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Vancouver’s Urban History – Herzog and Foncie


Saturday, April 7th, 2007 — 2:44pm PDT
Comments 10

After making a post about the Bowmac sign [mbv], I knew there was more that I wanted to say, but with a slightly different and more personal twist. It all has to do with the Fred Herzog exhibition at the Vancouver Art Gallery, which has been the talk of the town for several months.

fredherzog.jpg [Herzog] has produced a substantial body of photographs, taking urban life in Vancouver second-hand shops, vacant lots, neon signage and the crowds of people who have populated the city’s streets over the past fifty years-as his primary subject [VAG]

After looking at a bunch of Herzog photos, I recalled a picture I had seen of my Opa (Grandfather) that sits in my mother’s room on her dresser. It’s definitely a photo of him walking down Granville Street, you can see the neon “Studio” sign in the background, the Vogue’s marquee, and a bus stop for the #17 Oak and #19 Kingsway.

Foncie's Photo on Granville

On the back of the picture, there was a stamp that said “Foncies Photo 872 Granville Street, Vancouver 2, BC”. My dad told me about a man who would stand on Granville and take pictures of passersby, then give them a ticket to come back and claim their photograph. After getting my paws on the photo of my Opa, I did some Googling and I found a Flickr Group dedicated entirely to ‘Foncie’s Fotos’.

Foncie's Photo on GranvilleStreet photographer Foncie Pulice must have shot over a million people walking along Granville Street in Vancouver between 1946 and 1979. He’d hand you a ticket as you passed which you could redeem for your picture after 24 hours. There must be tens of thousands of these photos kicking around in albums, scrapbooks, etc. [Flickr Group: Foncies]

Foncie is famous for his unique, everyday shots of Vancouverites in his own right. There’s a great interview with him posted on Chuck Davis’ site.

People even made appointments for street pictures! “Oh, yes. They’d phone ahead and tell us what time they’d be walking down Granville. Dr. Peter Bell-Irving had members of his family photographed every year. I have shots showing one little tyke in that family growing all the way up to six-foot-five.” [Interview with Foncie Pulice: Chuck Davis.ca]

If you have your own Foncies photos kicking around, feel free to upload to the group or share your story. Although it doesn’t go back extremely far, it’s fun to uncover and rediscover little glimpses into Vancouver’s urban past.

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10 comments

  1. deb says:

    I love it, thank you so much for directing me there. Joined and submitted mine (I actually have two of my Mom…I have to find the other one). This is even more special…Mom’s got inoperable brain cancer and is dying in a hospice right now. I’d dug this picture out and posted it on my blog…she’s such a beautiful woman. So I’m honored to be able to share it on the blog and share her beauty…again, thank you my dear.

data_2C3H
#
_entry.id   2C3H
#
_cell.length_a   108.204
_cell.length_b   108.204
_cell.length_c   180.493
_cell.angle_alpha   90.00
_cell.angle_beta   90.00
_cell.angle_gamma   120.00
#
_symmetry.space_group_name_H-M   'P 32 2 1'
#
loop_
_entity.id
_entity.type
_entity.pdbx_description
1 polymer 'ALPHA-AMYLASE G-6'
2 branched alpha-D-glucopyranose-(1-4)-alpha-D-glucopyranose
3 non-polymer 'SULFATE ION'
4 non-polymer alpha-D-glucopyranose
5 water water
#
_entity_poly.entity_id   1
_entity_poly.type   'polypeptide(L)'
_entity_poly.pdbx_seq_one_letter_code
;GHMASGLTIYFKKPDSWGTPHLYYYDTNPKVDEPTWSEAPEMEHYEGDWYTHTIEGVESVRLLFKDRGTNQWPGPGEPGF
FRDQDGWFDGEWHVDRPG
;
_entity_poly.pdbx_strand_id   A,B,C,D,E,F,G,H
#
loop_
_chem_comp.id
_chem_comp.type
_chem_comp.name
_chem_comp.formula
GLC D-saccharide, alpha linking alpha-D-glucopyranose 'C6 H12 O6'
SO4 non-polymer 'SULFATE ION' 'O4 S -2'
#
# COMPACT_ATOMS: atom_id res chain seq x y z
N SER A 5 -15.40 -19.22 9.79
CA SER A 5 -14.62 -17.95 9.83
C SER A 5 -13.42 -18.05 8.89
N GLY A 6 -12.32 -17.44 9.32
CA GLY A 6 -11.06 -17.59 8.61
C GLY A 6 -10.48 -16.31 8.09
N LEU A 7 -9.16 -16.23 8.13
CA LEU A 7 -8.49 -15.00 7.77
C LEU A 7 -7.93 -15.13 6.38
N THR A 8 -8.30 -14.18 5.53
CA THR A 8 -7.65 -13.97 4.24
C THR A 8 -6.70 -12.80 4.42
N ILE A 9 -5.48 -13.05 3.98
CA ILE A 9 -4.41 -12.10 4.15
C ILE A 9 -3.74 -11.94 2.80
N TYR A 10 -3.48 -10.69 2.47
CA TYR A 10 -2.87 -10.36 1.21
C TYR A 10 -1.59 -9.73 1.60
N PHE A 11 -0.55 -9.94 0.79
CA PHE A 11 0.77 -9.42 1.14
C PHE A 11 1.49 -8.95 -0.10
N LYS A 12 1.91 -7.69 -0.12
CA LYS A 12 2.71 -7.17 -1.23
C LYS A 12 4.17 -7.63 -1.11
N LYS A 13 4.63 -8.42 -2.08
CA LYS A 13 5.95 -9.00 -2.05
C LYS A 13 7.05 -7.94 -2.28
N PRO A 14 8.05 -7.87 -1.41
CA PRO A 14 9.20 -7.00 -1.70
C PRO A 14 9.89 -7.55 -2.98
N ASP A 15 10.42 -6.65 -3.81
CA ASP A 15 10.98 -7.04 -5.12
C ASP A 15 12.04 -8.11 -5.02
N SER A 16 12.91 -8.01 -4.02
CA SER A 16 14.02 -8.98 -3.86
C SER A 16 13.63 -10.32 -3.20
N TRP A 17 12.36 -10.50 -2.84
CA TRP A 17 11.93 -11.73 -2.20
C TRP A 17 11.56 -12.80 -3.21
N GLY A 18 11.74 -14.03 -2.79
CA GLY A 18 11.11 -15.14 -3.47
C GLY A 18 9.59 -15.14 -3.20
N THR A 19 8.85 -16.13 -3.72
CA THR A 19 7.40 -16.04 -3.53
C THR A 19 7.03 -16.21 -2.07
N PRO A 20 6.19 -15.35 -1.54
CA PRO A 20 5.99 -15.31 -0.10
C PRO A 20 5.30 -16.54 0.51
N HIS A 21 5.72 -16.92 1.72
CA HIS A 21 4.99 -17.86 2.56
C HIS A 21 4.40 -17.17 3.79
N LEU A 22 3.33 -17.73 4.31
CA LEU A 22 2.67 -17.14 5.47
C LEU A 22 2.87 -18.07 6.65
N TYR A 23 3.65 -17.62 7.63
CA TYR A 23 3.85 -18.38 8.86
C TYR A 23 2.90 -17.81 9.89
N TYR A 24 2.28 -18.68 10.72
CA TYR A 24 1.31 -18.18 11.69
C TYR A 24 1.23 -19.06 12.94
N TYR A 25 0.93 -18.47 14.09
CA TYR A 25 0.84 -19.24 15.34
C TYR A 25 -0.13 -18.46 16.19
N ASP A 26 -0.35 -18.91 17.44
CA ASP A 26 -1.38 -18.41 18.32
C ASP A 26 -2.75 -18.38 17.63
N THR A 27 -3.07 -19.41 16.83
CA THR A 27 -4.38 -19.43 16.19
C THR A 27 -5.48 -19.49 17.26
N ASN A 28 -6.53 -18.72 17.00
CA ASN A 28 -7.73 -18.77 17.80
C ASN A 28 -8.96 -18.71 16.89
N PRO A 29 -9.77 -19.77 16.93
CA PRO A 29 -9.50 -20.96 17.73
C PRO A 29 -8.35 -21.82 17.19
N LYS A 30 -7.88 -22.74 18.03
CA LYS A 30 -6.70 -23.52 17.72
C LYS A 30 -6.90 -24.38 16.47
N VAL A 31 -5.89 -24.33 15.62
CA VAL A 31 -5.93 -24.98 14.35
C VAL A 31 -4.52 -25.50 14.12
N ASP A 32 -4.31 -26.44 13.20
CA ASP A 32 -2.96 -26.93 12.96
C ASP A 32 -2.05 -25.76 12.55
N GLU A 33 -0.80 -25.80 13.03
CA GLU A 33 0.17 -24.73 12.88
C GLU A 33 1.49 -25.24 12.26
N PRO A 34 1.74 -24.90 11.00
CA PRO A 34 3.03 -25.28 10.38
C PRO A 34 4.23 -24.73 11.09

(A funny story…one night, on a dare, my father and uncle wore women’s clothes and took their purses down to have their “Foncies” done. Those pics went mysteriously missing….hhhmmm. And Mom reports that they kept losing their purses all night!).

    (Go Canucks!)

  2. KevBo says:

    I have to say that when I was in Van City this past summer the Art Gallery was my favourite place, not too sure why, but inside it, as well as out just made me so content.

    I know you really cared to know that, so I thought I would tell you.

  3. Miss604 says:

    We’ve been meaning to go and see the Herzog exhibit – waiting for a Tuesday night when admission is by donation only ๐Ÿ˜›

  4. you have an opa, too?

    oh, and i LOVE foncie.

  5. Angela Blekkenhorst says:

    I also have a picture taken in 1972 by foncies fotos. It was in Vancouver on Robson St. The back has the foncies fotos stamp. I can share it, but don’t quite know how to upload it.

    Angie

  6. Miss604 says:

    Hi Angie – do you have a Flickr account for sharing your photos online? If so, you can add it to & join the group noted above (http://www.flickr.com/groups/foncies/)

  7. Angie Blekkenhorst says:

    No I do not have a Flickr account. Maybe I will join and add the pic.

    Thanks

    Angie

  8. […] In 1929 the Commodore Cabaret opened its doors, only to have them shut briefly month later during the Depression. What was supposed to have lured customers away from the Hotel Vancouver and its booming ballroom business ended up sitting dark for half a year. In November 1930, local nightclub pioneers Nick Kogas and Johnny Dillias became convinced they could make a go of it, reopening the club and officially beginning its run as a live venue with dinner and dancing every Saturday. [The Georgia Straight] My Opa out Granville Street in 1956 (snap by Foncie’s) […]

  9. Ron Minler says:

    I also had my photo taken by Foncie while I walked down Granville St in Vancouver in the mid to late sixties. He was a Vancouver icon. thanks for the reminder of the past.
    Ron

  10. Kyler says:

    Wow, cool info.

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